Reimbursements to Staff

members in the Netherlands

Can I still pay my employee an untaxed expense allowance?

As an employer, you must take into account rules on whether or not to tax reimbursements and the provision to your employees. Under the work-related costs scheme, you can spend a maximum of 1.2% of your total taxable wages on untaxed benefits and benefits in kind for your employees. What is covered by the work-related costs scheme? And what if you exceed 1.2%? KHN lists the most frequently asked questions about the work-related costs scheme.

The new rules on whether or not to tax reimbursements and the provision to your employees apply from 1 January 2015. This is the work-related costs scheme.

What should you do with fixed fees?

If you want to give a fixed cost reimbursement for (certain) of the aforementioned cost categories, it is mandatory under the work-related costs scheme to conduct a random sample survey among the employees in advance to substantiate that reimbursement. If an employer does not meet this condition, or if he gives an excessive compensation (0.24 euros per kilometre for travel costs), then (the excessive part of) the compensation falls within the free space of 1.2% of the wage bill.

 

What happens if you exceed 1.2%?

The amount that exceeds the working cost allowance of 1.2% of the taxable wage bill forms the 'final levy wage'. The employer must pay a final tax rate of 80% on this final levy wage. This final levy is not compulsory. The employer can escape this by agreeing in advance with the employee that a certain reimbursement or provision by both of them is regarded as wages.

 

The employer may not recover the final levy of 80% from the employees. Because there is a final levy wage, the employer does not owe any employee insurance premiums or the Health Insurance Act on this. Employees, on the other hand, do not receive any benefit rights on this final levy.

 

What about meals?

If you provide meals to employees, the Tax and Customs Administration will use a value (standard amount) of 3.35 euros per meal in 2019. This standard amount applies to breakfast, lunch and dinner. This means that the EUR 3.35 must be regarded as the employee's wages or that it must be included in the fixed amount of the work-related costs scheme. You can deduct any employee contribution from this amount, but 3.35 euros is the maximum.

If the meal has a more than incidental business interest (employee eats between 5 pm and 8 pm), the meal can be reimbursed or provided tax-free.

 

The standard amount for canteen meals (breakfast, lunch or lunch) is € 3.35 in 2019. 

 

What does a staff party include?

A company party in the company itself is exempt, Company parties outside the company, for example in a catering company, are not exempt. Costs for maintenance and improvement of the knowledge and skills for fulfilling the employment are specifically exempted. This includes, among other things, courses, congresses, seminars, symposiums, excursions, study trips, even if they are given in a catering company. This does not, therefore, fall under the free space of the work-related costs scheme.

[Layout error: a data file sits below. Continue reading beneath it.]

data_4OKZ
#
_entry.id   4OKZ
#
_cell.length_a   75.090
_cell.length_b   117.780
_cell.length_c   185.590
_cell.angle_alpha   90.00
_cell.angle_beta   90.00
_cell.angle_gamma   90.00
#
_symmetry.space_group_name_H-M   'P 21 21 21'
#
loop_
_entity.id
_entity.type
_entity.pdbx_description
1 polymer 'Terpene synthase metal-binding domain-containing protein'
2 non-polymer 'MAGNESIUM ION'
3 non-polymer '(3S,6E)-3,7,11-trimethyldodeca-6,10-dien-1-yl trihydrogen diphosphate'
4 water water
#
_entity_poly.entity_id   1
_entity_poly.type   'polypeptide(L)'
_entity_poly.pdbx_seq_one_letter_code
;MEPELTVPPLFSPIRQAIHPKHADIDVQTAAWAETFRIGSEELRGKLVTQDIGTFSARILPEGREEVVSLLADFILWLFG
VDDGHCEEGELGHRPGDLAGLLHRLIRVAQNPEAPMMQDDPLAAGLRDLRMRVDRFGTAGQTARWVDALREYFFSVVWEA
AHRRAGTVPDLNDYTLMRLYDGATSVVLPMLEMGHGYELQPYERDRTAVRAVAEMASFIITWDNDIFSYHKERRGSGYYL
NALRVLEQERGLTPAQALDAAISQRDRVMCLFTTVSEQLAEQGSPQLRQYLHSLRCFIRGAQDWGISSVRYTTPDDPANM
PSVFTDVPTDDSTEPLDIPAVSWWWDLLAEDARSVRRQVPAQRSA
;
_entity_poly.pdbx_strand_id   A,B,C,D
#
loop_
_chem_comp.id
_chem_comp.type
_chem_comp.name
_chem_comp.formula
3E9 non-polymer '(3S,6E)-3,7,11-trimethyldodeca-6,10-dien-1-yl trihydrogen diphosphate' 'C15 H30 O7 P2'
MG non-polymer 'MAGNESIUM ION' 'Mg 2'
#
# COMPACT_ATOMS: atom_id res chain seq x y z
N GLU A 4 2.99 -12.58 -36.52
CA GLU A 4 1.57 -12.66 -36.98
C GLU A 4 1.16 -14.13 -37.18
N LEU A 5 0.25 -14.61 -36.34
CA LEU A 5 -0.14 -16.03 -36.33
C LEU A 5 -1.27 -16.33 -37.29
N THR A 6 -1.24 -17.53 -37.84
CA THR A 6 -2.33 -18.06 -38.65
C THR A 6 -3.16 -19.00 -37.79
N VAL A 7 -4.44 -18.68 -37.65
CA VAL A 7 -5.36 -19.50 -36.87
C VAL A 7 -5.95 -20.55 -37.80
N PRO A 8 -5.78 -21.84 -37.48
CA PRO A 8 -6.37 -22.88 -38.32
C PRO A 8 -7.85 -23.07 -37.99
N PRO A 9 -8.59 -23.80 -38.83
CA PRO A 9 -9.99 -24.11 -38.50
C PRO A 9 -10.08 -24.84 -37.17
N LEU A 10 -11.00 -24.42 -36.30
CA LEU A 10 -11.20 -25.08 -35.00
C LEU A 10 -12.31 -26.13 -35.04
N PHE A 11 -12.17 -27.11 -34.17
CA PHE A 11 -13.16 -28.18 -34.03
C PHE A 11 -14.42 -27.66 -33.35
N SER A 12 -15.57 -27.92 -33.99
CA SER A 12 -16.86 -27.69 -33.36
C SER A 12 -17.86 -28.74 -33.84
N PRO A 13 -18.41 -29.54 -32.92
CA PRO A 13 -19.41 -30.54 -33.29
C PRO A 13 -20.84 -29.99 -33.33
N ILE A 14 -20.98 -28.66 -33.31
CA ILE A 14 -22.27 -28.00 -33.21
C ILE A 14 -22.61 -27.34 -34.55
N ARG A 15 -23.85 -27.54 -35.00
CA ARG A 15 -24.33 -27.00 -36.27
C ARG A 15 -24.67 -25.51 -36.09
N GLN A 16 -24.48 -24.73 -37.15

The work costs scheme in brief

Employers can give employees compensation, such as a company bicycle or a Christmas package. This may only be tax-free if the total amount does not exceed 1.2% of the taxable wage bill. This is called free space.

What is covered by the work-related costs scheme?

The following reimbursements and benefits in kind fall under the 1.2% taxable wages for the full value: 

  • Company bicycle

  • Christmas ’package’

  • Internet at home

  • Legal assistance employee in case of the dismissal procedure

  • Products from own company

  • Shares in company employer

  • Bill staff parties and trips (Consumptions and snacks and staff parties at the workplace are tax-free (nil appreciation))

  • Trade union contribution

What is not covered by the work-related costs scheme?

  • Compensations or benefits in the context of courtesy, sympathy or out of piety, for example:
    - Flower in case of illness, card for marriage

  • Intermediary costs (a reimbursement on a declaration basis), for example:
    - The employee will have dinner with business partners and declare this

  • Specific exemptions, for example:
    - Commuting costs (up to a maximum of 0.19 euros per kilometre)
    - Business overnight stays
    - Meals at and outside the workplace as a result of overtime, shopping evenings and the like
    - Costs of maintenance and improvement of the knowledge and skills to
    fulfil the employment relationship. This includes professional literature,
    courses, congresses, seminars, symposia, excursions, study trips and
    registration in professional registers
    - Outplacement
    - Further training

  • Nil-valuations, for example:
    - Facilities in the workplace that are not commonly elsewhere
    used or consumed(think of the use of the workplace itself, fixed
    computer, copier, writing utensils, paper, fixed telephone, coffee and
    soft drink machine)

  • Clothing that the employer makes available and which is exclusively or almost exclusively suitable for wearing during working hours (think uniforms, the apron of the catering employee)

  • Consumptions at the workplace, which are not part of a meal

  • Provided aids such as computers and similar equipment that employees can also use outside the workplace and are used for 90% or more business purposes

  • Provided mobile means of communication (no computers and the like) that are also used in the workplace used and that are used for more than 10% for business. 

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